Why Americans have the world’s largest refrigerators

Move over McMansions, hello world’s largest refrigerators:

Americans have the biggest refrigerators in the world — 17.5 cubic feet of volume on average. The size of our refrigerators is followed closely by Canadians while the rest of the world lags far behind. Since our refrigerators run day and night, they use more energy than any other household appliance, which means their size has ramifications for the planet’s rate of global warming. However, the enormous popularity of refrigerators in the United States is an indicator of the value of refrigeration both for preserving the food we buy and for the convenience that comes when such huge machines are stocked. The fact that we put perishable food in the refrigerator (even sometimes when it doesn’t belong there) suggests that we still remember refrigeration’s most basic advantage: to prevent food from spoiling before we consume it.

While the usefulness of refrigerators explains their prevalence, it does not explain their size. Most people would agree that fresh food tastes better than anything that’s been kept in a refrigerator for even a short amount of time. So why then would anyone want a weeks’ worth of perishable food stored in their kitchen at one time? Are Americans slaves to convenience? While our large refrigerators do limit the number of shopping trips we have to take, they also make it possible for us to consume a much greater variety of foods than we ever did without them in our kitchens…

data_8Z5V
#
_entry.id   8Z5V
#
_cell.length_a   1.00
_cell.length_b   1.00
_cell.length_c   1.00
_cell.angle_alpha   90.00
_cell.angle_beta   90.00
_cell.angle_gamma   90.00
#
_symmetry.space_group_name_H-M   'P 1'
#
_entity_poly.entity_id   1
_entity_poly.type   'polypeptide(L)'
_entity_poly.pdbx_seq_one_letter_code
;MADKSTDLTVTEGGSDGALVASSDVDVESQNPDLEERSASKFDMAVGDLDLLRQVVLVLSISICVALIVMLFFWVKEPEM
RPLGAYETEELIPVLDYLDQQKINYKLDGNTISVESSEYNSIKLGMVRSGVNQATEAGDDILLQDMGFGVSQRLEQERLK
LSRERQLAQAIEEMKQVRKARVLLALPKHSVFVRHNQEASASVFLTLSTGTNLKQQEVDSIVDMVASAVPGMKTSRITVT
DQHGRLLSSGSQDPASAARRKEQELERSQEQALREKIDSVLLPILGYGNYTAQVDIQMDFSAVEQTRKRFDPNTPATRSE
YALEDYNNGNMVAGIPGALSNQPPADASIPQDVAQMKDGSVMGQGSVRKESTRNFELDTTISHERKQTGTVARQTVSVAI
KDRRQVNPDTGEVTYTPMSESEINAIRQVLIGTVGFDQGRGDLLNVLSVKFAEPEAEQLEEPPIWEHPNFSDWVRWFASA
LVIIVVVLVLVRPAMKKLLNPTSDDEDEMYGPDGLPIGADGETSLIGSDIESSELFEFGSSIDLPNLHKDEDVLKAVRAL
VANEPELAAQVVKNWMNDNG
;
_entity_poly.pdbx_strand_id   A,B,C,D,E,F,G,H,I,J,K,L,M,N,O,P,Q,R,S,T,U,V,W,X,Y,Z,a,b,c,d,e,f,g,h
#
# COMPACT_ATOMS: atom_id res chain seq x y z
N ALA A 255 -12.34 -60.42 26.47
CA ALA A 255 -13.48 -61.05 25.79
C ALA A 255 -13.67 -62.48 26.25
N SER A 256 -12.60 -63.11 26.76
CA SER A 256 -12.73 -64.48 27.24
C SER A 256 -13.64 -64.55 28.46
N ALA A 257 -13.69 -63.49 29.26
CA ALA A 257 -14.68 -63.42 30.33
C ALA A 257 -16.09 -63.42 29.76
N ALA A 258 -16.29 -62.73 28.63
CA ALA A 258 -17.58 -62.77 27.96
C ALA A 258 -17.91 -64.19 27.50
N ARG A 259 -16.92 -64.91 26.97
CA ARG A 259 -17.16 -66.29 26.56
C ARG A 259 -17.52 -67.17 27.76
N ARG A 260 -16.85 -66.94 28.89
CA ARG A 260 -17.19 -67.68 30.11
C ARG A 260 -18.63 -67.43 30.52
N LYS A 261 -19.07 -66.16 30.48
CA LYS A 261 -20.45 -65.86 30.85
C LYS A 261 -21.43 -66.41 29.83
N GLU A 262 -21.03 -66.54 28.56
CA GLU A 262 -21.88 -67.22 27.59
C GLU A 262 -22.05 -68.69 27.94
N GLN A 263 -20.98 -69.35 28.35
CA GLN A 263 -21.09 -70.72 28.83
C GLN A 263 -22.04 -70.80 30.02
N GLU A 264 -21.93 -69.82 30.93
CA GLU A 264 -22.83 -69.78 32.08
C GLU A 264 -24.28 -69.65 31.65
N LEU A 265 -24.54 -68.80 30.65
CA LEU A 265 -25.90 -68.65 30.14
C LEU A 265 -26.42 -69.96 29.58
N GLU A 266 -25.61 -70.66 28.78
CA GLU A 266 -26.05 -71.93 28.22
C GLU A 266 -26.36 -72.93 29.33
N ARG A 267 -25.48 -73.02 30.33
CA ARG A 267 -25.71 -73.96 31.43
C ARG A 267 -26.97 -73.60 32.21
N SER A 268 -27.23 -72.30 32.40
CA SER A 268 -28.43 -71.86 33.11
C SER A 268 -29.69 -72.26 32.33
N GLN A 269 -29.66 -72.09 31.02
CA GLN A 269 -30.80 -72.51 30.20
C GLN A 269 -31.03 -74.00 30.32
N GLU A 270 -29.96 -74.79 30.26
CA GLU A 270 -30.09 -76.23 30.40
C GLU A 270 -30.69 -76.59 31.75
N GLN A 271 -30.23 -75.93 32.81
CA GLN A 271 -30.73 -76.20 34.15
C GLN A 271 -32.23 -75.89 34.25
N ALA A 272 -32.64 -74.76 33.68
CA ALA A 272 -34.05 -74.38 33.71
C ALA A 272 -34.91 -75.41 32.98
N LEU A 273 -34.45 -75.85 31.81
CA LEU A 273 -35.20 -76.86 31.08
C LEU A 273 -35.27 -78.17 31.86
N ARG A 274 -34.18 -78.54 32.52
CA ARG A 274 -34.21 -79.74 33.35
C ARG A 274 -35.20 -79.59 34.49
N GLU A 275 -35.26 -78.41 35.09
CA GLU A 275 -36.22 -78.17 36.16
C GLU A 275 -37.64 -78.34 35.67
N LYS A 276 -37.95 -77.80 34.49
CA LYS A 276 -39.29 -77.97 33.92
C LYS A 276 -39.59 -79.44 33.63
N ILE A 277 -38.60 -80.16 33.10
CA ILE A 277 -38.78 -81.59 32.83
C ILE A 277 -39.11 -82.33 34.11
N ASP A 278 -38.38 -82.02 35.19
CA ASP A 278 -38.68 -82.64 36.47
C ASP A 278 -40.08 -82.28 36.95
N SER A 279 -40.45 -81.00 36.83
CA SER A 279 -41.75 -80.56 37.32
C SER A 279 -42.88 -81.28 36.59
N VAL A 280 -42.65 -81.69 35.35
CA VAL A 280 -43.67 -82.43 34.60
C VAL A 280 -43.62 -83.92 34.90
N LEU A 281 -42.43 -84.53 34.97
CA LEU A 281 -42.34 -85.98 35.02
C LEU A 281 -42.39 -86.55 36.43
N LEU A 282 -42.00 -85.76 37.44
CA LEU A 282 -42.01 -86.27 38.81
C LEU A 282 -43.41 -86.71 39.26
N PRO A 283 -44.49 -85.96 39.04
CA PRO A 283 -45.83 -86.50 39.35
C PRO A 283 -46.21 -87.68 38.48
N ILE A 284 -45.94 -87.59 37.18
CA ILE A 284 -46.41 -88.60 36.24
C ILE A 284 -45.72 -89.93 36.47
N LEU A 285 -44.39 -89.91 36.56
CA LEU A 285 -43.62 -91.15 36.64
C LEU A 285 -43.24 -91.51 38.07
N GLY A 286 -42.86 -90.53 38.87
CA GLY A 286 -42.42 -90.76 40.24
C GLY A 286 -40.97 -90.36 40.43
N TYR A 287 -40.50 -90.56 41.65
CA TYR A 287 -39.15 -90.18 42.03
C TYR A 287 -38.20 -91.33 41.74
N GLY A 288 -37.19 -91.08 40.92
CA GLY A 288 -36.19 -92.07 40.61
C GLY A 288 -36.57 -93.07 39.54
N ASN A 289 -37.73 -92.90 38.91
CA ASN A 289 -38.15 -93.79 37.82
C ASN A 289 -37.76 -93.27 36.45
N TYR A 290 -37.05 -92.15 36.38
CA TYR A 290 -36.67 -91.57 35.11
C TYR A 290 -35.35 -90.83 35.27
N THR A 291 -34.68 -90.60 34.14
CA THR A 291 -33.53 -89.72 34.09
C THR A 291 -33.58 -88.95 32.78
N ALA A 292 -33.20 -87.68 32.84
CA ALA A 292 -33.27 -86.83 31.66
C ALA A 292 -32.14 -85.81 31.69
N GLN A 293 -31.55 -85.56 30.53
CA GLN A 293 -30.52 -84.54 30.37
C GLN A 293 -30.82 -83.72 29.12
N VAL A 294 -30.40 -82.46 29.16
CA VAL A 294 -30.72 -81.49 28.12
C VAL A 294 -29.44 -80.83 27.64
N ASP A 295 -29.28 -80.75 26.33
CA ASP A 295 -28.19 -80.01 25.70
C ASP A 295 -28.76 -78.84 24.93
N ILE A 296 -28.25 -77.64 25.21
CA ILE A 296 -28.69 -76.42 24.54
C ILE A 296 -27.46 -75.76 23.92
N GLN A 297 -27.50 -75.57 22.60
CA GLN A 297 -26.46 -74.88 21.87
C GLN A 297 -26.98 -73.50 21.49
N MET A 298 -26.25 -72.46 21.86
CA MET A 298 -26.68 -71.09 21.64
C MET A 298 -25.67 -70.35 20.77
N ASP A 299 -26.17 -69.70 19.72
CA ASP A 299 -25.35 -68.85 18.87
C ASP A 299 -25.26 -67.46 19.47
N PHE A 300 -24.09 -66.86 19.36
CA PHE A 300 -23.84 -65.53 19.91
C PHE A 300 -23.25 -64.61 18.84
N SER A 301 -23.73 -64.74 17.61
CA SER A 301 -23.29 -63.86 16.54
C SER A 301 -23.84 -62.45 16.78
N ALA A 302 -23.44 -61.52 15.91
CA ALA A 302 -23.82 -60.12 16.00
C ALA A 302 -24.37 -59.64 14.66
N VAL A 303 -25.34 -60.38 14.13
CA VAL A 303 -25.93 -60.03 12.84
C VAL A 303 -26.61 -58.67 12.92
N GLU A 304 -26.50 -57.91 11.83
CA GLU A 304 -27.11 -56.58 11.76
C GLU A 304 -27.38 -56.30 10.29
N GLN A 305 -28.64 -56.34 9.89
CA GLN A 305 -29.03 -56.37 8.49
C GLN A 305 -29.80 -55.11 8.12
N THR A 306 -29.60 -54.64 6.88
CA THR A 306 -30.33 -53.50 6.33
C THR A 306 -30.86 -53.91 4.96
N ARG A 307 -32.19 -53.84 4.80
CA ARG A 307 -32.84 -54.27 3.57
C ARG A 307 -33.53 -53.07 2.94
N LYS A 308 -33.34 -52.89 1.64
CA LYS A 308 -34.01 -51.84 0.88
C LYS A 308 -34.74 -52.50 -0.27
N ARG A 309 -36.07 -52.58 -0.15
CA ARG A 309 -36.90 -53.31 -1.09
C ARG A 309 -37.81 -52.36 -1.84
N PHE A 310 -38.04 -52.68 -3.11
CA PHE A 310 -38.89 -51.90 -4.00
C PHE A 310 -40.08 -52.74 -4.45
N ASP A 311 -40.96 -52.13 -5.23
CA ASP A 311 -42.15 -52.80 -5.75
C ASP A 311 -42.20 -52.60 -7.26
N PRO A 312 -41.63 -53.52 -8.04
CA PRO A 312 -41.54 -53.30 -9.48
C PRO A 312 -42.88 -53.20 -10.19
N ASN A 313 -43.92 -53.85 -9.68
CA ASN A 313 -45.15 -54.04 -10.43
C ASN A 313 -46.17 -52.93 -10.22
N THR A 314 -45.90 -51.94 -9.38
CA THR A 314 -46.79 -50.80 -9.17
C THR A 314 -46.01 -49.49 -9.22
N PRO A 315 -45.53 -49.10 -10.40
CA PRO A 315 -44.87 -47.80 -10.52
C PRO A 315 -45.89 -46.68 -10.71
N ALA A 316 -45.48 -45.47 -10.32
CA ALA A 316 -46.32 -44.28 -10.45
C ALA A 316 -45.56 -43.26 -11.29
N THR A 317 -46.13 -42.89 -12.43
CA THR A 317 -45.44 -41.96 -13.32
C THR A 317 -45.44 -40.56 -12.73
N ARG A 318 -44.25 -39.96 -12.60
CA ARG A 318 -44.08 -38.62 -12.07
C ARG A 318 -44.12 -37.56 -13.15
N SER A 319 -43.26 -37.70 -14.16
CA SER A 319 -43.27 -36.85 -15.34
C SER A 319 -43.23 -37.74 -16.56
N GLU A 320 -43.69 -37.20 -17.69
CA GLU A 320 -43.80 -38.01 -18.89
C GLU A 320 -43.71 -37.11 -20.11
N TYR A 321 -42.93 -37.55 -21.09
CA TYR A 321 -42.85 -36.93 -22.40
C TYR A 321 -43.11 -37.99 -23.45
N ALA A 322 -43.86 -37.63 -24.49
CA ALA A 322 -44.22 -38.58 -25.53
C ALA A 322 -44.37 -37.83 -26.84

Because the average American family goes grocery shopping once a week, a gigantic refrigerator is required to keep all the perishables they acquire on that trip. Household refrigerators differ greatly from country to country because the characteristics that citizens in different countries want in their refrigerators are reflections of their cultures so at this point in history once weekly shopping trips is an almost uniquely American habit. While Americans and Canadians want storage capacity, European countries are generally more concerned with energy efficiency or the cost of their operation. Since Americans have always had abundant natural resources (like food), a large refrigerator has become closely identified around the world with the American way of life.

While large refrigerators are a recent development, ice and refrigeration have actually played an oversized role in American culture for a very long time. Before refrigerators, American iceboxes kept our food cold, at least as long as nobody opened them too often. “Who ever heard of an American without an icebox?,” wrote the British travel writer Winifred James in 1914. “It is his country’s emblem. It asserts his nationality as conclusively as the Stars and Stripes afloat from his roof-tree, besides being much more useful in keeping his butter cool.” “The Hard Times Refrigerator,” sold by the Boston Scientific Refrigerator in 1877 for people who were facing difficult economic circumstances was nothing but a wooden chest big enough to store fifty pounds of ice.

It sounds like decisions in American about other areas in life – priority on convenience and having food already at hand, food centers distant from concentrations of population and innovations in transporting cold foods, the suburbs and driving (?) – led to these large refrigerators. I’m not quite sure what prompted this: “Americans had an early collective desire for cold things.” This could be a new rallying cry: “American Exceptionalism: the biggest refrigerators!”

There seems to be a pattern here, especially when compared to the rest of the world: big refrigerators, big houses, big SUVs, Big Gulps, big land mass, big box stores…

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